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Africa, Natural Capital & The Environment

Beyond tourism: investing in local communities to protect Africa’s wild spaces

UN Environment | Aug 13, 2020

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Conservation efforts, particularly in Africa, have been hit hard by the pandemic. The lack of funding, tourism and attention on wildlife conversation not only leaves little protection for the animals, but could even increase negative economic practices such as poaching. In order to mitigate this, UNEP has been working with their partners to create local economies based on wildlife protection – supporting both the endangered wildlife, and the local communities protecting them.

Read more to find out how such programmes are helping to integrate wildlife conservation into the economy.

For more articles on conversation, check out these articles produced by our Global Initiatives team: Preserving Planetary Health and While we are fighting the virus, who is fighting for our wildlife?

This article was originally published by UNEP and is republished with permission.

For ten years, Dixon Parmuya has guided tourists on bush walks around Amboseli National Park in Southern Kenya. But since COVID-19 swept through Kenya in mid-March, the country’s tourism industry has dwindled, leaving many locals without jobs and animals without protection.

The coronavirus pandemic is creating what experts are calling a brewing conservation crisis in Kenya, a country home to some of Africa’s most iconic animals. Most of Kenya’s programs to protect wildlife are funded directly by tourist dollars and with visitor numbers down, money for conservation is drying up, say experts. There are also fears that poaching will rise, leaving wildlife protection hanging in the balance.

“If there is no tourism, there is no conservation,” says Parmuya.

But the pandemic is encouraging countries to change that.

A masai
Dixon Parmuya. Photo by UNEP / Georgina Smith

“Tourism can be fickle,” says Doreen Robinson, Chief of Wildlife at the United Nations Environment Programme (UNEP). “We have to be more creative to expand revenue streams that can directly support local communities and protect natural assets.”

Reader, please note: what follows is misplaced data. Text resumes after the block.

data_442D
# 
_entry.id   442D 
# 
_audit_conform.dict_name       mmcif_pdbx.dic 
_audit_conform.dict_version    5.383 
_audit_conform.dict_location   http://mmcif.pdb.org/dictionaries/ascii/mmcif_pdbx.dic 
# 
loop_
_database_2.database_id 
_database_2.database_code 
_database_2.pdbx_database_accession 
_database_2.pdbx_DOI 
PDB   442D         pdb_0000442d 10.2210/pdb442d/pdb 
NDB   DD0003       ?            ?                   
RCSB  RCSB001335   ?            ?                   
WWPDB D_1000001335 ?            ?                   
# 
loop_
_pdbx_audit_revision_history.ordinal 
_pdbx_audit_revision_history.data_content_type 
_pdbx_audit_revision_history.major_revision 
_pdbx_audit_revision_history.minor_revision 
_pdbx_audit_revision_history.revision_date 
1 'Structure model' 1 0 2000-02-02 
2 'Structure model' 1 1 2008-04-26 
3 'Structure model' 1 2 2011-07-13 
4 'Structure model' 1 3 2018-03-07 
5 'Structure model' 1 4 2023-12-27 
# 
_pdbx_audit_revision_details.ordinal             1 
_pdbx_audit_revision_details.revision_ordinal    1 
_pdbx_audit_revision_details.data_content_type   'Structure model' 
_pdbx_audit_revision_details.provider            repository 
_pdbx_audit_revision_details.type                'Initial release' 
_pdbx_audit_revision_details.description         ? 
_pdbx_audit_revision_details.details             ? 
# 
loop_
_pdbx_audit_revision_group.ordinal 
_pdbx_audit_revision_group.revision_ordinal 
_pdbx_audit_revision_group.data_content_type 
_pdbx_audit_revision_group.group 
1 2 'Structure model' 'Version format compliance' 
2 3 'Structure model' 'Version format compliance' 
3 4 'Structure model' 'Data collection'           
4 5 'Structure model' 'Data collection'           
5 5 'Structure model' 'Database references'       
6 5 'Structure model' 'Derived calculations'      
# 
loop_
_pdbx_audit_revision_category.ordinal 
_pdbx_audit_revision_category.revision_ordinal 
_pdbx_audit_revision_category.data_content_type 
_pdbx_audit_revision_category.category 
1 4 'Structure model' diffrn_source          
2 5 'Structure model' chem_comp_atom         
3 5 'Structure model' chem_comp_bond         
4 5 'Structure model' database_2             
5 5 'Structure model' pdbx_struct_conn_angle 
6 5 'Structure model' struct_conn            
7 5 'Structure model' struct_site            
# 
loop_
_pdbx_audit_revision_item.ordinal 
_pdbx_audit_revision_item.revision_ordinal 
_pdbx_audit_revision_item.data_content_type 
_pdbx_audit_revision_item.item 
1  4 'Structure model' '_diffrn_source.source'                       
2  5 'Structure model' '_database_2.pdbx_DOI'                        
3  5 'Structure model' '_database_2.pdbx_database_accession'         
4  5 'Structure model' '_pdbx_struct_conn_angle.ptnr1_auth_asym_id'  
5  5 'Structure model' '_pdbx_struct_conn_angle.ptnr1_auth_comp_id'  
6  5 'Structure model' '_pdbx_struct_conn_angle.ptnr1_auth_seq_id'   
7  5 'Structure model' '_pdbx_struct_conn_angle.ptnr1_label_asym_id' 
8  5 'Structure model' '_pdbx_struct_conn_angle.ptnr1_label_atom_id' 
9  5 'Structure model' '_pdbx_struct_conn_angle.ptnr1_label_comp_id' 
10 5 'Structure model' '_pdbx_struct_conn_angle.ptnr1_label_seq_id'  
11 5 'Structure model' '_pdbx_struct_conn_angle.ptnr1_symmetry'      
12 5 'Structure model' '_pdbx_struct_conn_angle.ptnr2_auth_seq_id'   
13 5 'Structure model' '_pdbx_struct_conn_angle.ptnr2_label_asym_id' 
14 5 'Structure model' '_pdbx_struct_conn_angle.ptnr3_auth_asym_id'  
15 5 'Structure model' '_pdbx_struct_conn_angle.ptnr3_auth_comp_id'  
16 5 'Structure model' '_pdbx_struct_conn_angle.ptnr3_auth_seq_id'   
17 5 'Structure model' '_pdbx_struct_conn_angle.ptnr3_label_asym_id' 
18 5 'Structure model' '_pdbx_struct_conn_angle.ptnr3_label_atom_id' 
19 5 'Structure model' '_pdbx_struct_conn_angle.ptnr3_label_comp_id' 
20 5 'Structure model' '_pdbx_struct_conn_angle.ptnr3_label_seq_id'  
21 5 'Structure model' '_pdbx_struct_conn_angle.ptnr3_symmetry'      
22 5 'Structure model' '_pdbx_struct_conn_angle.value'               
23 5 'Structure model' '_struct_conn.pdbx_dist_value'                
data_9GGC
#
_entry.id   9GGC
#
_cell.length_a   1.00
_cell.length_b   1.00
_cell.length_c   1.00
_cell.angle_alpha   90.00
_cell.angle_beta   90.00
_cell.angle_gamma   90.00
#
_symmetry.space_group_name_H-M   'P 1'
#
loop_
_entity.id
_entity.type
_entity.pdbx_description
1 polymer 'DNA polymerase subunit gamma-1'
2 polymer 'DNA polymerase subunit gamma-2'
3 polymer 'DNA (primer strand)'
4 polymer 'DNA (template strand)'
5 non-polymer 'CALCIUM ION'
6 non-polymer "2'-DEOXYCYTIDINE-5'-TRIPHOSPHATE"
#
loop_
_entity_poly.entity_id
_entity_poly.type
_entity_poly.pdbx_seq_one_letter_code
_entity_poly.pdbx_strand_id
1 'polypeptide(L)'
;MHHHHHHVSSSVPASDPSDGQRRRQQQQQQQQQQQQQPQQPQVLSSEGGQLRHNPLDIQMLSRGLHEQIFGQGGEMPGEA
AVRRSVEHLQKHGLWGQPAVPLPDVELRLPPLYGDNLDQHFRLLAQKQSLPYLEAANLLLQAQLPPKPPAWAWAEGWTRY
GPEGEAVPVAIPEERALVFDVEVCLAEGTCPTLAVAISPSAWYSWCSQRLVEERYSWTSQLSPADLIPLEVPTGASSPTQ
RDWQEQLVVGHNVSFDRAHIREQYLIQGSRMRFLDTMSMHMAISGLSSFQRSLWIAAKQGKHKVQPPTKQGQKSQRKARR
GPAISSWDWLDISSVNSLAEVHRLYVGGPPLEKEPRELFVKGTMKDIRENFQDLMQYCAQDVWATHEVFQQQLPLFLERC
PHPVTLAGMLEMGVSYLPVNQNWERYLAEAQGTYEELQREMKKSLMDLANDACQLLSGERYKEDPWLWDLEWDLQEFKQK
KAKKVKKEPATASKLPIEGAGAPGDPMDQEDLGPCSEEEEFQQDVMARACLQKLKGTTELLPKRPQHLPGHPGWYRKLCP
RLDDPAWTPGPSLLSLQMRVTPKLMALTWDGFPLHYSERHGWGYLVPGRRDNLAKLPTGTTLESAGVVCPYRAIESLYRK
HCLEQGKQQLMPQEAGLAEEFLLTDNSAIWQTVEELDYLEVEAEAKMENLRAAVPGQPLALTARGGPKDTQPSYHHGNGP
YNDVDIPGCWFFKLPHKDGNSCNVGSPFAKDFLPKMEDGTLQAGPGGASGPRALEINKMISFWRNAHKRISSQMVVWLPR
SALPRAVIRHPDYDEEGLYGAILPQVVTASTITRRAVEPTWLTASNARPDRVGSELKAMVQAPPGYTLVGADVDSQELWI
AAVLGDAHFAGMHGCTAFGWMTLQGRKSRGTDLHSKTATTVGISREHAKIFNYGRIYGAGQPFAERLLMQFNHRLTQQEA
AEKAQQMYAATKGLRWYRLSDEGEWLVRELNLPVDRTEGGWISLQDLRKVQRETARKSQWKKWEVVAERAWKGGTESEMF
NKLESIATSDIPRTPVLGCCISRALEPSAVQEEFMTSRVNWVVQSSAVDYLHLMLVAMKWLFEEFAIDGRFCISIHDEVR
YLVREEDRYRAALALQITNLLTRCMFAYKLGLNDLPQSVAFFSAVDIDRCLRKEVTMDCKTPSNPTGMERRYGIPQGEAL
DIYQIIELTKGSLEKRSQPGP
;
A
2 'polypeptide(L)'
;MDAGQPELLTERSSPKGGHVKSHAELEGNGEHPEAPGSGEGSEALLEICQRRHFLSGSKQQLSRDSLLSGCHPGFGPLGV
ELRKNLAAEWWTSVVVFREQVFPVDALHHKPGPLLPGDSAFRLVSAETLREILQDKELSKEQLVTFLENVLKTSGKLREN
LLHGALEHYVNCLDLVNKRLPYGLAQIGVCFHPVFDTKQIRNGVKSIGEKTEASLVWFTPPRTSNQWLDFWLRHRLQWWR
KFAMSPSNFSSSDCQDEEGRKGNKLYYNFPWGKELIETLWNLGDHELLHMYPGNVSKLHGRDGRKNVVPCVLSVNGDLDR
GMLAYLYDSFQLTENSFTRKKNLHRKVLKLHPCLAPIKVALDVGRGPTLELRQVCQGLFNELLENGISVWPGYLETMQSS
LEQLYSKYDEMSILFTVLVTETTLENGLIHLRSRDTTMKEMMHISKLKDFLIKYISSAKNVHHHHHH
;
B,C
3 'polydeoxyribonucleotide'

In Africa, UNEP is working closely with governments and partners to encourage wildlife-based economies – where local communities are central to protecting the wildlife areas they inhabit, for mutual benefit of both. This includes going beyond tourism to attract other kinds of green investment in wildlife areas, like using natural resources to produce consumer goods in a sustainable way. 

“We have to ensure that money gets reinvested into locally protected areas, and benefits are shared with the communities protecting biodiversity and wildlife, because these communities are creating the conditions for long-term, sustainable conservation in Kenya,” says Robinson.

Ranger Purity Amleset
Purity Amleset. Photo by UNEP / Georgina Smith

That is something Purity Amleset agrees with. She is part of a team of all-female rangers with the International Fund for Animal Welfare that is working to raise awareness about the importance of wildlife to Kenya’s economy and its identity.

“As a ranger, I’m creating that conducive environment between the wild animals and my community. I come from that community, so they understand me well when I tell them the importance of wildlife,” she says.

Each year, 31 July marks World Ranger Day to commemorate rangers all over the world who risk their lives every day at the forefront of conservation.

Rangers and Maasai
Team Lioness rangers from the International Fund for Animal Welfare (IFAW) talk with the community at Amboseli National Park Nature. Photo by UNEP / Georgina SmithBanner Image Source: UNEP / Florian Fussstetter

 

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